Bill J. Dore of Fairhaven, Massachusetts, passed away on March 18, 2017 from injuries sustained in a cycling accident. He was 71.
Bill was adopted at the age of two, and he and his brother Walter grew up together in Hull, Massachusetts. He loved living by the sea, and reveled in swimming and sailing when he wasn’t diving into books. His times living by the ocean in California and Washington State led him to return to his roots and settle in the fishing village of Fairhaven in his later years.
Although he lived with Parkinson’s disease and advancing osteoporosis for more than twenty years, the words rarely entered his vocabulary. Bill did everything on his own terms, refusing to be intimidated by life; he simply found ways to work around his challenges. With his neck bent forward, his chosen mode of transportation was a recumbent tricycle, and he was a formidable opponent at croquet. Bill always had enthusiasm for a good beer and a good story, and could be counted on to turn up with a pitcher of margaritas for celebrations. Bill invested in a “fixer upper” home he could spend his retirement working on, and was loathe to hire out for any projects he knew he could do himself.
Coming of age in the sixties took Bill to Berkley, California, where he fell in with the theater crowd. Putting his carpentry skills to use, he helped bring to life some of the most groundbreaking theaters of the day, including Magic Theatre, Berkeley Repertory, and Theatre Metamorphosis, and formed a theater technicians’ collective called Golden Fleece Partners. He first met Rita Klinger on a theater job when she was teaching music at a Catholic school – in a habit, no less. Later, when Bill’s dog, Gus, alerted him to an intruder in his cooperative house in the middle of the night, it turned out that this lovely Jewish “nun” was to be his new housemate. Love bloomed.
Bill and Rita were active in the Jewish communities of Seattle, Washington, where they moved with their infant son, Aaron, for Rita to pursue her PhD, and Shaker Heights, Ohio, where they ultimately relocated for a professorship at Cleveland State University. Bill continued his career as a carpenter, taking his work far beyond the theater and into real life.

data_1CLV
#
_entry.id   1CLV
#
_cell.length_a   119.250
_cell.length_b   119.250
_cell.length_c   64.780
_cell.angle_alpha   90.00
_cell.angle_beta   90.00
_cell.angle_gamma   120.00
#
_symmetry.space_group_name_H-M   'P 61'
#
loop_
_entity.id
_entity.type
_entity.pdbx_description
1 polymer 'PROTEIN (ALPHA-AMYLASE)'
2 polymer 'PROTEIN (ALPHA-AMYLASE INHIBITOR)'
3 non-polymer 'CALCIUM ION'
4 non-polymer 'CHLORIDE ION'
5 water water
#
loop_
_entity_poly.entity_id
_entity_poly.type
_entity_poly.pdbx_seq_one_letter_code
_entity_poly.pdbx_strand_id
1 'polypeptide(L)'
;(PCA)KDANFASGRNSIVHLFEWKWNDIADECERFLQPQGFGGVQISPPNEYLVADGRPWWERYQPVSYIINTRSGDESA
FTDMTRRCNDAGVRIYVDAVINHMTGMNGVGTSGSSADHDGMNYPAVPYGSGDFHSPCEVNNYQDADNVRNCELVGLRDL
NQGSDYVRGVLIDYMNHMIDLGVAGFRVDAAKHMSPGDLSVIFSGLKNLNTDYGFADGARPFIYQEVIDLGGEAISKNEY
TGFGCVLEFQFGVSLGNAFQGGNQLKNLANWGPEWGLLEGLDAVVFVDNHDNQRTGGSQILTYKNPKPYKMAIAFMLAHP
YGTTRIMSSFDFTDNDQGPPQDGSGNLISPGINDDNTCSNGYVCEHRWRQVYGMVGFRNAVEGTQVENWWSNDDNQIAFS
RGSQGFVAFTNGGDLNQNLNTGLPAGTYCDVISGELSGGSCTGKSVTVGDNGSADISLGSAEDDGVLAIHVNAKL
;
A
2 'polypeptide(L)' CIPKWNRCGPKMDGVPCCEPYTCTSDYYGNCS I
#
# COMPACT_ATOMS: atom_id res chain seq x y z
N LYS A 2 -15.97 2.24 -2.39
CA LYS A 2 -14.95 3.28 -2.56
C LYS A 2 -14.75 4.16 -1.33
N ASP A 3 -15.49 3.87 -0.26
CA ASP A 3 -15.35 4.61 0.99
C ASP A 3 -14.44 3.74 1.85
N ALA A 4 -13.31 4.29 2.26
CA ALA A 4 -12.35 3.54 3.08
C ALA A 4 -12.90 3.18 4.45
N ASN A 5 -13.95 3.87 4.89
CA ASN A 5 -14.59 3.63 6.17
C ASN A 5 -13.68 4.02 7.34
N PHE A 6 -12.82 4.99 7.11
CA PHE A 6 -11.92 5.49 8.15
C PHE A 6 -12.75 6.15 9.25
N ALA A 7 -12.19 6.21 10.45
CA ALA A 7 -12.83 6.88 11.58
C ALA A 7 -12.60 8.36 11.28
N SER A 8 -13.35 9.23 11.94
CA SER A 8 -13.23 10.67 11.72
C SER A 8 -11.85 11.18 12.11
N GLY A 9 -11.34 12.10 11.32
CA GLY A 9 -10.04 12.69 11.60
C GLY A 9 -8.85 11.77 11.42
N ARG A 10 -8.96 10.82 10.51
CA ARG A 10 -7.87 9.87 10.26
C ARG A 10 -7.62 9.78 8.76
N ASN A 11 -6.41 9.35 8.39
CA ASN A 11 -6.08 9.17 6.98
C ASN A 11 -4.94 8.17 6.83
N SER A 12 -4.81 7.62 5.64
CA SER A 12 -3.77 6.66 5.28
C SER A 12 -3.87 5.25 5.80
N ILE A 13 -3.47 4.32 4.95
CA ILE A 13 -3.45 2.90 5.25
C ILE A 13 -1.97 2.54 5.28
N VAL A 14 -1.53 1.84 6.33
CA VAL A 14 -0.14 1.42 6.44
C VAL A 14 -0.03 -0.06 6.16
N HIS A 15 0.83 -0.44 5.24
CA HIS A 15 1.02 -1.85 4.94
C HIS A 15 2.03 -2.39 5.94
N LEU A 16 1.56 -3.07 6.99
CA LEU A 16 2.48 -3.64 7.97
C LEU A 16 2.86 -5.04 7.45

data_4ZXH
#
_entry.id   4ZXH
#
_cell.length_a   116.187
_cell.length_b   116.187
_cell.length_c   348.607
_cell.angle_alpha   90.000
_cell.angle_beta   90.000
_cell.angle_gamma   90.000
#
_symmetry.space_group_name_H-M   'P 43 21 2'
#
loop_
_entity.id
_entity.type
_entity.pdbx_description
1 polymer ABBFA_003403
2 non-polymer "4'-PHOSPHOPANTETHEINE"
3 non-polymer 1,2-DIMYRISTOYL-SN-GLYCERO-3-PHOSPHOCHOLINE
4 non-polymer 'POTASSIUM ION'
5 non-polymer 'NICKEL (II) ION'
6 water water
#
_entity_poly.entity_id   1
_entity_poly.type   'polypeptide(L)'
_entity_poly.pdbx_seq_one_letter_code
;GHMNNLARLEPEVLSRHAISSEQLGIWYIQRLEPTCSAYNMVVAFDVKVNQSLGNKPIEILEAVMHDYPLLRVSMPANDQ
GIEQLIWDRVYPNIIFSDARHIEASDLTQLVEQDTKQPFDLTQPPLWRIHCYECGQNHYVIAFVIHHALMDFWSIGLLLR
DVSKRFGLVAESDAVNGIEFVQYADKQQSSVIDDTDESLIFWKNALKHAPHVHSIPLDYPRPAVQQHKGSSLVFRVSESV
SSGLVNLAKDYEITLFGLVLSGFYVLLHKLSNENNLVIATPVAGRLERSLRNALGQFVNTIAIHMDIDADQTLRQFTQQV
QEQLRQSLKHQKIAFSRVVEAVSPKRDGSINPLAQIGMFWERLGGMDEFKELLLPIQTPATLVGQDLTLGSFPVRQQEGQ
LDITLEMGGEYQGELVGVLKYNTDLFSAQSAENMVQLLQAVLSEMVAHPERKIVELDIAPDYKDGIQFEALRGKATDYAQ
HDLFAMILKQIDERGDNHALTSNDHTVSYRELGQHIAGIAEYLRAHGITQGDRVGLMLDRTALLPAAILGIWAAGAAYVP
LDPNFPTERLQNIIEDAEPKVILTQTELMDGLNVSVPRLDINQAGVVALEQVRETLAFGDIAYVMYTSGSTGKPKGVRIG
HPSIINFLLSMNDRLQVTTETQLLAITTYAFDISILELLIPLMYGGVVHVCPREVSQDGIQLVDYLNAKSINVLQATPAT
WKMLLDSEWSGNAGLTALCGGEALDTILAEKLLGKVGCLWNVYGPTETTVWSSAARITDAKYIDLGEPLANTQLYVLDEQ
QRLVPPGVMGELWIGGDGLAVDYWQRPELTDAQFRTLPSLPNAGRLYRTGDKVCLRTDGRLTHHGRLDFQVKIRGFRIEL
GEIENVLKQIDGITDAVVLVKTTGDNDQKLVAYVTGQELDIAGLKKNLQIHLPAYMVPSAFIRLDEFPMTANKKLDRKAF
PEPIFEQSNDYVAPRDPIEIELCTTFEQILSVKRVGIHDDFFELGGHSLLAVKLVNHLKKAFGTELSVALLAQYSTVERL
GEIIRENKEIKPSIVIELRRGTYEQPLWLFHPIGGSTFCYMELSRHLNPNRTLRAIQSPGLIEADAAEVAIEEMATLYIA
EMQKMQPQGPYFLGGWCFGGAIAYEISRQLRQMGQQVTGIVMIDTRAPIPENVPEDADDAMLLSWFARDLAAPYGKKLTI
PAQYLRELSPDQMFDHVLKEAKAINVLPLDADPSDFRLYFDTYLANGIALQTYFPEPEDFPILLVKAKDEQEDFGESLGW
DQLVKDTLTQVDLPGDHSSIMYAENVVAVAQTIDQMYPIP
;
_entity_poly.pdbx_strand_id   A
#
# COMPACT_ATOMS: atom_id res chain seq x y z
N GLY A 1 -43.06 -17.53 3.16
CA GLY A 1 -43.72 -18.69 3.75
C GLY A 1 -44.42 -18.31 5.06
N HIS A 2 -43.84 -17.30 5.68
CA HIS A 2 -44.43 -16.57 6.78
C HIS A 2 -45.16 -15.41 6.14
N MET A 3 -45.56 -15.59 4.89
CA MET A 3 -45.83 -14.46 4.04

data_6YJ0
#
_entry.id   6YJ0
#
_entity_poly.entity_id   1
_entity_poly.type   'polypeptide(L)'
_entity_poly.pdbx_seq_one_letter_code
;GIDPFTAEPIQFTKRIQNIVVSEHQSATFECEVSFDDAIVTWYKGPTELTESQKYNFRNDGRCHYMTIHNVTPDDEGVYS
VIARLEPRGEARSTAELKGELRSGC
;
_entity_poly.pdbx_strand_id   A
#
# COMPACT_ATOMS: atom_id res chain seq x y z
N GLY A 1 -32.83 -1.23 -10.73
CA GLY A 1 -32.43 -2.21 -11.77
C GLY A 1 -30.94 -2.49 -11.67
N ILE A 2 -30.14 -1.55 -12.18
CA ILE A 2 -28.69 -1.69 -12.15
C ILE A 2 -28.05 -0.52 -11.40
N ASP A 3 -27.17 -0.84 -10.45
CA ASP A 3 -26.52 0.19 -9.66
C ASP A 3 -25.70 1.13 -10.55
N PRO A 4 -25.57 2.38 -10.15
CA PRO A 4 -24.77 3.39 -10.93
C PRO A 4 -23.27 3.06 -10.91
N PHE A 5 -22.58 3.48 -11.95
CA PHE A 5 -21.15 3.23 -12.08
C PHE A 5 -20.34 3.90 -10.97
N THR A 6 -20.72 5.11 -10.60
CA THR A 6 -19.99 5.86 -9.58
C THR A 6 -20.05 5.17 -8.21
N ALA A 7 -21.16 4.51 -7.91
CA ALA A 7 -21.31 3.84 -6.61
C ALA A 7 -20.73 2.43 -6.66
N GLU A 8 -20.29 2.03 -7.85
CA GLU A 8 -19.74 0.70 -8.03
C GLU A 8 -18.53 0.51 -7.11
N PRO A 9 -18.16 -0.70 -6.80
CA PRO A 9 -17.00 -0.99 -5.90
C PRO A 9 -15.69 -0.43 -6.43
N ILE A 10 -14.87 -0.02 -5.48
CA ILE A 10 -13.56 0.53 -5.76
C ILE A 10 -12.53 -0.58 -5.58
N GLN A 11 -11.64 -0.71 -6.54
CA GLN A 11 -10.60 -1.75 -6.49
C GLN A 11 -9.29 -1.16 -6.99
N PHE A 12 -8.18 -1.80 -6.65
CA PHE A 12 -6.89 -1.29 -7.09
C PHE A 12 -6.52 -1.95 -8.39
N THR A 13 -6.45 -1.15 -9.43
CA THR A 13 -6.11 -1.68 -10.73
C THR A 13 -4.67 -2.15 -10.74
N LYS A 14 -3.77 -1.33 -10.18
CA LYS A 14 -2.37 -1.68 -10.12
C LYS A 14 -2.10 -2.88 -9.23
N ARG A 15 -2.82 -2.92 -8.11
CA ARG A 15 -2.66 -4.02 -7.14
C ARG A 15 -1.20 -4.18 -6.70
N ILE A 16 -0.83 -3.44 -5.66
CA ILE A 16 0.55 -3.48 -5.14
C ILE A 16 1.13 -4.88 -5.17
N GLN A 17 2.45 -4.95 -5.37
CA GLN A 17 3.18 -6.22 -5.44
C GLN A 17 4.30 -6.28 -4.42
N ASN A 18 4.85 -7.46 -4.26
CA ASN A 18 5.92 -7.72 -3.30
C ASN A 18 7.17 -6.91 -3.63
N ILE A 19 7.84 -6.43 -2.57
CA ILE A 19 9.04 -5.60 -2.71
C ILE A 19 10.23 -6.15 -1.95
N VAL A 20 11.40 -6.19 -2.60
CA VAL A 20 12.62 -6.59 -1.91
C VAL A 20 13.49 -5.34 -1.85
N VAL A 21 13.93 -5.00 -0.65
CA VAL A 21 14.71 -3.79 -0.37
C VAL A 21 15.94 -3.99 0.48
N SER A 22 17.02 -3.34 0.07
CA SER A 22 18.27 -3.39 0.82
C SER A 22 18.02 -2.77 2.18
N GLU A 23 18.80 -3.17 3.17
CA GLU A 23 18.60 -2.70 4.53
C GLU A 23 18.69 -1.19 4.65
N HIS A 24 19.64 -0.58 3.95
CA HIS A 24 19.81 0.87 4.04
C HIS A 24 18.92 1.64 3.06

The Dore-Klinger home was filled with music, the piano always central to home life. From an early age, Bill and Rita encouraged Aaron to hone his own talent for theater and music, and the family was often involved in the same productions. Bill’s proudest day was that of Aaron’s graduation from Roosevelt University, and later sending his son off to pursue his dream of a career in performance. Even after Rita’s passing in 2012, and with his own health compromised, Bill would travel to venues around the country to see Aaron perform.
While famous for his wry sense of humor and his stories, his determination, and certainly his obstinance, Bill will also be remembered for his reverence for true love and adventure. Bill’s life is a shining example of what it means to truly live by one’s own convictions, and we are all the better for his having spent time with us here on Earth.
Bill was pre-deceased by his beloved wife, Rita Mae Klinger, and his parents, Robert J. Dore and Rita (Cohen) Dore. He is survived by his son Aaron T. Dore, and his brother Walter L. Dore and sister-in-law Micki Dore.
In lieu of flowers, and in tribute to Bill’s deep appreciation for the theater, please consider making a contribution in his memory to Magic Theatre in San Francisco at magictheatre.org or by sending a check to Magic Theatre, Fort Mason Center,
2 Marina Blvd, Building D, San Francisco, CA 94123
Services will be private.